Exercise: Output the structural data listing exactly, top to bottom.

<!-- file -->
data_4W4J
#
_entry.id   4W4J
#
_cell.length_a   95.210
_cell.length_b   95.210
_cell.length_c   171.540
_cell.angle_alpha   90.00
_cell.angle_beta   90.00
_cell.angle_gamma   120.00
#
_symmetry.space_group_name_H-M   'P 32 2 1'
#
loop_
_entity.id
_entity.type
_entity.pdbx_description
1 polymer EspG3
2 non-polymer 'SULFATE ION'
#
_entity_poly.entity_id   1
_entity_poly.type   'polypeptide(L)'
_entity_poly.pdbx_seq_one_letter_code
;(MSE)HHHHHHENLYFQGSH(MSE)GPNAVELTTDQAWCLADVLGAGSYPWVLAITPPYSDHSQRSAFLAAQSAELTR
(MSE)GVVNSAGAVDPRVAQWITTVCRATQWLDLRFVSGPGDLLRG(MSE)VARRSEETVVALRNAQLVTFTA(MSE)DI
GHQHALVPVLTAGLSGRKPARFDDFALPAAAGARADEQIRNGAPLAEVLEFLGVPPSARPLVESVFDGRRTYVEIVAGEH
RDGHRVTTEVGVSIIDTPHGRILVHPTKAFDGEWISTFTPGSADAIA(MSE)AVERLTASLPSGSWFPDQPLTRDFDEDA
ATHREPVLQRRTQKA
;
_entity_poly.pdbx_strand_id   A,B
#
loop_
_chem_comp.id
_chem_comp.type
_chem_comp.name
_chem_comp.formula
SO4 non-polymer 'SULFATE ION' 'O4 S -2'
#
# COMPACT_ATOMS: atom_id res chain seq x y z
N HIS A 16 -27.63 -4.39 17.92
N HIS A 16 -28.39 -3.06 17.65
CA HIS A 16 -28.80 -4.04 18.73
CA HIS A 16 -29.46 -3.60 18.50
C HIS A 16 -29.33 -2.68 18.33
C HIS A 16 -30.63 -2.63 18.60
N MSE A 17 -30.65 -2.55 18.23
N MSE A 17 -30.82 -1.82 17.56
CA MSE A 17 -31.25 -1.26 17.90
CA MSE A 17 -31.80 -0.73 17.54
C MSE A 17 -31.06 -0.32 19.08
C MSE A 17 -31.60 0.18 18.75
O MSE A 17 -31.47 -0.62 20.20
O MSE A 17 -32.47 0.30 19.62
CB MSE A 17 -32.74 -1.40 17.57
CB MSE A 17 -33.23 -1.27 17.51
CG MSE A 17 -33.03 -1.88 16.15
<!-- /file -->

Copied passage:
data_4W4J
#
_entry.id   4W4J
#
_cell.length_a   95.210
_cell.length_b   95.210
_cell.length_c   171.540
_cell.angle_alpha   90.00
_cell.angle_beta   90.00
_cell.angle_gamma   120.00
#
_symmetry.space_group_name_H-M   'P 32 2 1'
#
loop_
_entity.id
_entity.type
_entity.pdbx_description
1 polymer EspG3
2 non-polymer 'SULFATE ION'
#
_entity_poly.entity_id   1
_entity_poly.type   'polypeptide(L)'
_entity_poly.pdbx_seq_one_letter_code
;(MSE)HHHHHHENLYFQGSH(MSE)GPNAVELTTDQAWCLADVLGAGSYPWVLAITPPYSDHSQRSAFLAAQSAELTR
(MSE)GVVNSAGAVDPRVAQWITTVCRATQWLDLRFVSGPGDLLRG(MSE)VARRSEETVVALRNAQLVTFTA(MSE)DI
GHQHALVPVLTAGLSGRKPARFDDFALPAAAGARADEQIRNGAPLAEVLEFLGVPPSARPLVESVFDGRRTYVEIVAGEH
RDGHRVTTEVGVSIIDTPHGRILVHPTKAFDGEWISTFTPGSADAIA(MSE)AVERLTASLPSGSWFPDQPLTRDFDEDA
ATHREPVLQRRTQKA
;
_entity_poly.pdbx_strand_id   A,B
#
loop_
_chem_comp.id
_chem_comp.type
_chem_comp.name
_chem_comp.formula
SO4 non-polymer 'SULFATE ION' 'O4 S -2'
#
# COMPACT_ATOMS: atom_id res chain seq x y z
N HIS A 16 -27.63 -4.39 17.92
N HIS A 16 -28.39 -3.06 17.65
CA HIS A 16 -28.80 -4.04 18.73
CA HIS A 16 -29.46 -3.60 18.50
C HIS A 16 -29.33 -2.68 18.33
C HIS A 16 -30.63 -2.63 18.60
N MSE A 17 -30.65 -2.55 18.23
N MSE A 17 -30.82 -1.82 17.56
CA MSE A 17 -31.25 -1.26 17.90
CA MSE A 17 -31.80 -0.73 17.54
C MSE A 17 -31.06 -0.32 19.08
C MSE A 17 -31.60 0.18 18.75
O MSE A 17 -31.47 -0.62 20.20
O MSE A 17 -32.47 0.30 19.62
CB MSE A 17 -32.74 -1.40 17.57
CB MSE A 17 -33.23 -1.27 17.51
CG MSE A 17 -33.03 -1.88 16.15